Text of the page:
Is a High School Athlete’s Gesture to God Worth a Disqualification?

Columbus High School athlete Derrick Hayes ran the anchor leg for his track team’s 4 x 100-meter relay. Last week, he helped win the race that would have qualified his team for the state tournament… but tournament officials said he broke the rules and wouldn’t be allowed to move on.

His violation?

As Hayes crossed the finish line in first, he “put his hand by his ear and just pointed to the heavens,” Hayes’ father said.

Officials ruled that the gesture violated a state scholastic rule against excessive celebration, which includes raising one’s hands. The team was disqualified, and barred from competing at the state championships.

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Columnist: We Must Save Our Schools from Creationism

Syndicated columnist Tina Dupuy was raised as a Creationist but eventually discovered science. In a recent column she talked about why it’s so important that we not let Christian myth make its way into our public schools and she does it with the sort of rhetoric you rarely see from people who don’t have a personal stake in the matter:

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After Turning Last Year’s Graduation Into a Church Service, a Superintendent Finally Sees the Light

At last year’s graduation ceremony for Veterans High School in Georgia, Superintendent Robin Hines went full-force in making sure Christianity was honored along with the students. The event included a formal prayer, the singing of a gospel song (“Find Your Wings” by Mark Harris), and Hines himself spoke to the students about how they needed to “live life with a strong faith in God.”

Wes Bryant, an actual veteran who was there to watch his niece graduate, couldn’t believe what he was hearing so he alerted the Freedom From Religion Foundation, which sent the school a complaint letter:

“It’s really angering to come back and be exposed to that — to be expected to be a Christian wherever I’m at and not have your beliefs or lack of belief honored in your community,” said Bryant, an atheist, when reached by phone Monday. “(Christianity) is the majority religion, we know that, but it is nonetheless honoring one religion at a public school forum.”

“It alienates everyone else that doesn’t believe the same way, and it does send a message from the school, which does in some way represent the government,” he said.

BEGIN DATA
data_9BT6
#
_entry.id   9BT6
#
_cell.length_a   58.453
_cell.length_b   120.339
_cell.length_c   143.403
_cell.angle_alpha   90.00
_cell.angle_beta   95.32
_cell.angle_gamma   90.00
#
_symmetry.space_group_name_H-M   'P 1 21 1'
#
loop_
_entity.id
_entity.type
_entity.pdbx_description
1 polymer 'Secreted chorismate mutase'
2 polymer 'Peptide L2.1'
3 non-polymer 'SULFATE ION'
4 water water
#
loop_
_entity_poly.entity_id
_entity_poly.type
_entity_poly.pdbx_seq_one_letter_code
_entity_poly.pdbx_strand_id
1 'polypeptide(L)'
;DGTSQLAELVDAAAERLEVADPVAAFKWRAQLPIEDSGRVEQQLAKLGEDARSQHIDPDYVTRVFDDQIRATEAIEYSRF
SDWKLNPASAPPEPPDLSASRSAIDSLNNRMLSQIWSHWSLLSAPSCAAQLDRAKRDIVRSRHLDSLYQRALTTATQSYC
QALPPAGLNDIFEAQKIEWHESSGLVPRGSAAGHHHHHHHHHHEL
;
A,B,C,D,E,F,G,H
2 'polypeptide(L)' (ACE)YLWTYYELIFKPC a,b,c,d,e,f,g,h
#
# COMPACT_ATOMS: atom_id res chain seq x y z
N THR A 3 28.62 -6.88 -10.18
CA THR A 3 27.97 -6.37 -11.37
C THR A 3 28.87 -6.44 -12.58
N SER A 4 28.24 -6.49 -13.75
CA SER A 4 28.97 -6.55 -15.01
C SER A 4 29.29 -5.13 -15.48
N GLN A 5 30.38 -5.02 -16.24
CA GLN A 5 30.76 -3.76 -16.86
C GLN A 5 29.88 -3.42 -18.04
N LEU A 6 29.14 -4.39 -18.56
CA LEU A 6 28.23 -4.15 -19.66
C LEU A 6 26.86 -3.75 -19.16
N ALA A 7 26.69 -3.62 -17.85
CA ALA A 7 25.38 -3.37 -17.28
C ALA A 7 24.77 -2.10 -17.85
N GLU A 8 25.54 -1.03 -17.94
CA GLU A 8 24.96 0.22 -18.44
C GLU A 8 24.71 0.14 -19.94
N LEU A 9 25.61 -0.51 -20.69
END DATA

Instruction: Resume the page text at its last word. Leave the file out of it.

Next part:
At the time, Hines made no promise of changing anything in the future, and that’s usually a bad sign. You would expect him to keep things just the way they are.

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Brave Atheist Students Stop ‘Student-Led’ Graduation Prayers at Kentucky High School

Lincoln County High School in Kentucky is one of those schools where administrators, knowing that the majority of students are Christian, let students vote on whether or not they want a prayer during their graduation ceremony. Guess what? They usually want one.

This year, though, six students decided they didn’t want to put up with it, so they spoke to their principal about the potential constitutional violation at hand and got the policy changed:

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Liberty Counsel’s Annual Push for Christian Students to Pray at Public School Graduations

Public school graduation ceremonies are supposed to be celebrations for everyone involved, which is why it’s so frustrating when Christians try to use the venues as an opportunity to proselytize to a captive audience.

This year, like they’ve done many times before, Liberty Counsel is encouraging Christian students who get a chance to speak onstage to pray to Jesus and they’re making sure students know all the legal loopholes (PDF) to make it happen:

“The key to expressing any religious viewpoint in public school, including graduation prayer, is that the school should remain neutral — neither commanding nor prohibiting it,” said Mat Staver, Founder and Chairman of Liberty Counsel.

“Students do not lose their constitutional right to free speech when they step to the podium at graduation,” Staver said. “To allow a variety of viewpoints except religious viewpoints at graduation is religious hostility and unconstitutional. While schools should not force people to pray, neither should they prohibit them from praying.”

This is part of their “Friend or Foe” campaign, a title they also use when pointing out retail stores that use the word “Christmas” (or don’t) in their holiday advertising.

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